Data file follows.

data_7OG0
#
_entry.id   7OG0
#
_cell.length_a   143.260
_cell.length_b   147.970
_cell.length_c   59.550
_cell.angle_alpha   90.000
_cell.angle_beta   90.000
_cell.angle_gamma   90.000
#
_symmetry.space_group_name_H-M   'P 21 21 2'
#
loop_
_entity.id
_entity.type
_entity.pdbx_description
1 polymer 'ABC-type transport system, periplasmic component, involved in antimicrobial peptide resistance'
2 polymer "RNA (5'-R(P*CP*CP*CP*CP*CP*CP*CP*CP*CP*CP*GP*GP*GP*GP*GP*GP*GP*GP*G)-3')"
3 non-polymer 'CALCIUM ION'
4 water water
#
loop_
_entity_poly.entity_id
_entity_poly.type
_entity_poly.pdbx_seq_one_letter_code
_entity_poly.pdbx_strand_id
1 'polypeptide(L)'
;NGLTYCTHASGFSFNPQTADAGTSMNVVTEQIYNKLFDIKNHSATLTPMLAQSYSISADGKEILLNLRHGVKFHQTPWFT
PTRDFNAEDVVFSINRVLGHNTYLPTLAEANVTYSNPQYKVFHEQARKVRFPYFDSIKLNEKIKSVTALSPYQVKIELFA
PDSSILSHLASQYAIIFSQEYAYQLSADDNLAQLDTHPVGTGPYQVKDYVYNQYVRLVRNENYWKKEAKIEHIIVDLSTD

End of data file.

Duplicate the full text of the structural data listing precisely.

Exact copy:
data_7OG0
#
_entry.id   7OG0
#
_cell.length_a   143.260
_cell.length_b   147.970
_cell.length_c   59.550
_cell.angle_alpha   90.000
_cell.angle_beta   90.000
_cell.angle_gamma   90.000
#
_symmetry.space_group_name_H-M   'P 21 21 2'
#
loop_
_entity.id
_entity.type
_entity.pdbx_description
1 polymer 'ABC-type transport system, periplasmic component, involved in antimicrobial peptide resistance'
2 polymer "RNA (5'-R(P*CP*CP*CP*CP*CP*CP*CP*CP*CP*CP*GP*GP*GP*GP*GP*GP*GP*GP*G)-3')"
3 non-polymer 'CALCIUM ION'
4 water water
#
loop_
_entity_poly.entity_id
_entity_poly.type
_entity_poly.pdbx_seq_one_letter_code
_entity_poly.pdbx_strand_id
1 'polypeptide(L)'
;NGLTYCTHASGFSFNPQTADAGTSMNVVTEQIYNKLFDIKNHSATLTPMLAQSYSISADGKEILLNLRHGVKFHQTPWFT
PTRDFNAEDVVFSINRVLGHNTYLPTLAEANVTYSNPQYKVFHEQARKVRFPYFDSIKLNEKIKSVTALSPYQVKIELFA
PDSSILSHLASQYAIIFSQEYAYQLSADDNLAQLDTHPVGTGPYQVKDYVYNQYVRLVRNENYWKKEAKIEHIIVDLSTD